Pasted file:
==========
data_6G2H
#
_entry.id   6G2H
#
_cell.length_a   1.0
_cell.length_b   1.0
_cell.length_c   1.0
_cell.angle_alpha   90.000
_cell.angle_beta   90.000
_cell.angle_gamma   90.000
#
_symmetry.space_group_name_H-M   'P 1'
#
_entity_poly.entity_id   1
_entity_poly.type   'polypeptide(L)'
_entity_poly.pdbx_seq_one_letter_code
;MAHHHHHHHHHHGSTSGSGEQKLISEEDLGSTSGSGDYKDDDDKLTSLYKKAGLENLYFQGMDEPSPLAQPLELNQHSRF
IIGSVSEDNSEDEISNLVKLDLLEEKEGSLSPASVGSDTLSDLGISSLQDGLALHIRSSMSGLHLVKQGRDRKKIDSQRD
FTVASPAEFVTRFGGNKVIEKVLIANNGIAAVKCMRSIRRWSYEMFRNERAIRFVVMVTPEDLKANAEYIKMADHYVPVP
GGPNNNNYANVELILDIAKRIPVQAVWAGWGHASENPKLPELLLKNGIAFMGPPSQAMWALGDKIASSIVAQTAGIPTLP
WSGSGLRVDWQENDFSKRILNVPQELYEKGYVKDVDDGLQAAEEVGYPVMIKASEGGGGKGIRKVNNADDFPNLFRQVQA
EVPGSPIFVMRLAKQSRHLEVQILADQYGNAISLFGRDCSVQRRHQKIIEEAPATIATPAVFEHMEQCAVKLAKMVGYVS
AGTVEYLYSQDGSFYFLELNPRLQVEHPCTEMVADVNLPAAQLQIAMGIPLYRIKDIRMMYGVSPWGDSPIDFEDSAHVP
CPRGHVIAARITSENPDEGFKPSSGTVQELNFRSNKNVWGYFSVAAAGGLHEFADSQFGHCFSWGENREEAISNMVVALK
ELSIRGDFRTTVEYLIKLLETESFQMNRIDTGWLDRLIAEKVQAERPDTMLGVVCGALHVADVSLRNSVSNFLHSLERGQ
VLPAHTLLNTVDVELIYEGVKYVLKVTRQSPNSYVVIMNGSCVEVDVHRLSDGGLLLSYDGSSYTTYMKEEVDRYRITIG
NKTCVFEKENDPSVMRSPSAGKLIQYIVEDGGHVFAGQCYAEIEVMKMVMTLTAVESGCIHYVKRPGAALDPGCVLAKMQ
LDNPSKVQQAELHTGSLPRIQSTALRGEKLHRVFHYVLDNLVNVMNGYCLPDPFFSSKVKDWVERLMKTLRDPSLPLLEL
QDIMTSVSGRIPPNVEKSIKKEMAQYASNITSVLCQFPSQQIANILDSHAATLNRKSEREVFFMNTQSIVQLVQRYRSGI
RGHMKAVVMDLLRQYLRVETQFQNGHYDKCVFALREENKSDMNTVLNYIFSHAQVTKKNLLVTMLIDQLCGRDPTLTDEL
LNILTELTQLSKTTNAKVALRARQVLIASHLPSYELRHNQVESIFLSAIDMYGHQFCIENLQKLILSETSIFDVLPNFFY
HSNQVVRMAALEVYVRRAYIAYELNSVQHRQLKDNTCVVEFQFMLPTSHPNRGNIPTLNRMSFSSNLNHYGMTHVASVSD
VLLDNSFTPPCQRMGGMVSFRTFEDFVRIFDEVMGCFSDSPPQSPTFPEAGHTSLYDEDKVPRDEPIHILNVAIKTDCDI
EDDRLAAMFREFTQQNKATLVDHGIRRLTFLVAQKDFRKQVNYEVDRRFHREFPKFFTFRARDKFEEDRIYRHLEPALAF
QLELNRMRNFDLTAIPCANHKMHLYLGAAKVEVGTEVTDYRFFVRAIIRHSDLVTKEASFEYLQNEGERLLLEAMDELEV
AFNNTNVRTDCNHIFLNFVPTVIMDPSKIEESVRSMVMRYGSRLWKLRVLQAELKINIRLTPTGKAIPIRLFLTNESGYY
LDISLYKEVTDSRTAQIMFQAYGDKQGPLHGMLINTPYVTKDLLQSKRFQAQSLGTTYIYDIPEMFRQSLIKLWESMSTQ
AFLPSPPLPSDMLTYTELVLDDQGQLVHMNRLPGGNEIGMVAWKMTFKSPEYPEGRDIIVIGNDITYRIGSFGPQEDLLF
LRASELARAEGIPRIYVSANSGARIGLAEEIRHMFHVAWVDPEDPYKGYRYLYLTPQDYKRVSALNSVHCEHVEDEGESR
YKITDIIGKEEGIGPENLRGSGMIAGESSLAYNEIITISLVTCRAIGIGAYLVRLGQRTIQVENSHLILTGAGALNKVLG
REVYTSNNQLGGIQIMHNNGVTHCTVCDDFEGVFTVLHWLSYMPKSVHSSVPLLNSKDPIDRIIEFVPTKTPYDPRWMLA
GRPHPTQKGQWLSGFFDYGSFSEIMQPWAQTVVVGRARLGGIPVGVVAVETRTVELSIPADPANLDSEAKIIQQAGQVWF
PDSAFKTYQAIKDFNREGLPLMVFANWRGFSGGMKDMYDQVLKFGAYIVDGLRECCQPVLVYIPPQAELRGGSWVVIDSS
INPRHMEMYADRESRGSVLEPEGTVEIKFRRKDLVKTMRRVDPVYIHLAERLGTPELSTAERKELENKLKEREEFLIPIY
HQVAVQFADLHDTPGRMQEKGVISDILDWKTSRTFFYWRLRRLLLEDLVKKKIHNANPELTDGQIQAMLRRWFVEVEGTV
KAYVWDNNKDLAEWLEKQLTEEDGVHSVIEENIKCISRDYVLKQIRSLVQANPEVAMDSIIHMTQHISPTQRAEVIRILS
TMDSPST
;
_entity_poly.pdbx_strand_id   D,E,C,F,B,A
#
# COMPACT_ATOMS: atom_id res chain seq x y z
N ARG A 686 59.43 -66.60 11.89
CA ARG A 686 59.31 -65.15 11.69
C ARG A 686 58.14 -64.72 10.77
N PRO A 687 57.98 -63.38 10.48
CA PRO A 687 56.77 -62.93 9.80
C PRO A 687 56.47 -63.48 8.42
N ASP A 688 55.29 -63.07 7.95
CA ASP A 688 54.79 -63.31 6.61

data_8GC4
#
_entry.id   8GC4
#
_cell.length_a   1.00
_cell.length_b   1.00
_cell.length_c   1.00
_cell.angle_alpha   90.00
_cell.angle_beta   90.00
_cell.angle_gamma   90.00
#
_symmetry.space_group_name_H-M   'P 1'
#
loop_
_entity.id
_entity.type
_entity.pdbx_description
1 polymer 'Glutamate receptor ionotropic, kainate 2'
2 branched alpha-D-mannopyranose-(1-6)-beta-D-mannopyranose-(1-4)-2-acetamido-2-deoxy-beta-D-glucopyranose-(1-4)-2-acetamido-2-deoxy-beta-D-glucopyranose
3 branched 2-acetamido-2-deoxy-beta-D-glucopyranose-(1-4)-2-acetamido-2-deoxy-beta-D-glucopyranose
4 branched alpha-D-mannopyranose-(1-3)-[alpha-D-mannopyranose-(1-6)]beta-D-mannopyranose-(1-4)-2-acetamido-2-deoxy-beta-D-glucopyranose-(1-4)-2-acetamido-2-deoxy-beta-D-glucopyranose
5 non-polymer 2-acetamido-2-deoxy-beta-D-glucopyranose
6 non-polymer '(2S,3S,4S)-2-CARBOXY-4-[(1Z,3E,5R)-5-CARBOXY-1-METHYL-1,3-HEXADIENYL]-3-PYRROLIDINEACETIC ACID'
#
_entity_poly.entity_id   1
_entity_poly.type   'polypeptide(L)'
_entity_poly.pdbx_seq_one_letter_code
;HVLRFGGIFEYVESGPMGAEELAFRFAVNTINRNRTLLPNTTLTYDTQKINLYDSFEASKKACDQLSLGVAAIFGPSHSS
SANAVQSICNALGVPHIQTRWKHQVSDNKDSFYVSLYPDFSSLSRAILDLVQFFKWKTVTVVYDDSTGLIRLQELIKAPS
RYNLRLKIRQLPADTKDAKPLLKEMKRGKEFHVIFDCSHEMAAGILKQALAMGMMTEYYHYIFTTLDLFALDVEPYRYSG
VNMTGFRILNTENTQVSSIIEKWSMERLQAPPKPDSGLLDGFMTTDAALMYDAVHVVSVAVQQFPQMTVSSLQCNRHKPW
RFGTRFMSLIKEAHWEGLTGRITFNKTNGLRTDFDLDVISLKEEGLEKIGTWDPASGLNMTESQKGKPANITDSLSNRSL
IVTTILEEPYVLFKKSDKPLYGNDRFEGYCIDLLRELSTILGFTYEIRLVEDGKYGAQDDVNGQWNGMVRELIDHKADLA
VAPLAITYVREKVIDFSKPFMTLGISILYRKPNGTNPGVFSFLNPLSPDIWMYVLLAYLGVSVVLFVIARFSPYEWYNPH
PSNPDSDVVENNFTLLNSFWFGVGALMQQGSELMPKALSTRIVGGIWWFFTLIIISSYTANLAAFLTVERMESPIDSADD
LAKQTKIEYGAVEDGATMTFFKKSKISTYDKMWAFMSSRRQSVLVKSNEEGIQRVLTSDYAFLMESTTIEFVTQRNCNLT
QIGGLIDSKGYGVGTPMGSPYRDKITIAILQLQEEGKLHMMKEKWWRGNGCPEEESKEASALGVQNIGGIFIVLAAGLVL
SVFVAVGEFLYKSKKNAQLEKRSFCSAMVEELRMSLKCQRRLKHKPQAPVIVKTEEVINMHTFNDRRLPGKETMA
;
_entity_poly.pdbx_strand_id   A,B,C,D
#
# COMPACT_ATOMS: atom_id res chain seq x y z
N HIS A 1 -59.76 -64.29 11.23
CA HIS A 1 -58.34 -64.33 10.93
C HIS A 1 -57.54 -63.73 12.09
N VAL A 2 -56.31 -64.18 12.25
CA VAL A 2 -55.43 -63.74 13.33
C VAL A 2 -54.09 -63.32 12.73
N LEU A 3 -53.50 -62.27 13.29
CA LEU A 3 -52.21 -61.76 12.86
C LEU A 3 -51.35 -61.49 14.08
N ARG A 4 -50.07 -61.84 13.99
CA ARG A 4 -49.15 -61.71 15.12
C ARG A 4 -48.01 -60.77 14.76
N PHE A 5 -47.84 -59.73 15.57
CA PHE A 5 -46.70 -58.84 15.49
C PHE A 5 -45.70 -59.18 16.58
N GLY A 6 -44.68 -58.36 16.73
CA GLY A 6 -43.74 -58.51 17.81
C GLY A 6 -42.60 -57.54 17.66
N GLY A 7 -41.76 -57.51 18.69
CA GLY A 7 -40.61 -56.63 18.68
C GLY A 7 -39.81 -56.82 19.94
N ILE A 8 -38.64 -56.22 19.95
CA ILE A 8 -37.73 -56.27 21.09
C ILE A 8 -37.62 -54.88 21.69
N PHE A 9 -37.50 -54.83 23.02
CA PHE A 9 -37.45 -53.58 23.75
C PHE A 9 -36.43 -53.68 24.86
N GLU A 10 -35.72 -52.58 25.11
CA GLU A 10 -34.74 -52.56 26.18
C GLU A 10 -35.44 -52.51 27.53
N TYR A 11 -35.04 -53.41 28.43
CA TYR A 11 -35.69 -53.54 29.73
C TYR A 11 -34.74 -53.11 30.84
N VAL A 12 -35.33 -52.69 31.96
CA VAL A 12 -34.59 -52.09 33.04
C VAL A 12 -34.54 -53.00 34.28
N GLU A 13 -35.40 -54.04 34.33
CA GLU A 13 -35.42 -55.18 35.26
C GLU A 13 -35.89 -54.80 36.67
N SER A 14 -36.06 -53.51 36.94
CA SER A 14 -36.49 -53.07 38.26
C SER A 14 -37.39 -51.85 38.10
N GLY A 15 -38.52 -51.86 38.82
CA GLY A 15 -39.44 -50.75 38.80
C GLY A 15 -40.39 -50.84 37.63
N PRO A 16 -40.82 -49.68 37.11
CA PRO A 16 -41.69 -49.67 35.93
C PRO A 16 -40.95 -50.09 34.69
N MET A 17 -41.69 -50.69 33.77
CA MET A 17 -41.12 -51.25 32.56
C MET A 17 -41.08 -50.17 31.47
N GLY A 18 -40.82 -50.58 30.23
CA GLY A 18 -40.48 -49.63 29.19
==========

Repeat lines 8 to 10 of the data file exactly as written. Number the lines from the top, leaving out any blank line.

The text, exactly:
_cell.angle_alpha   90.000
_cell.angle_beta   90.000
_cell.angle_gamma   90.000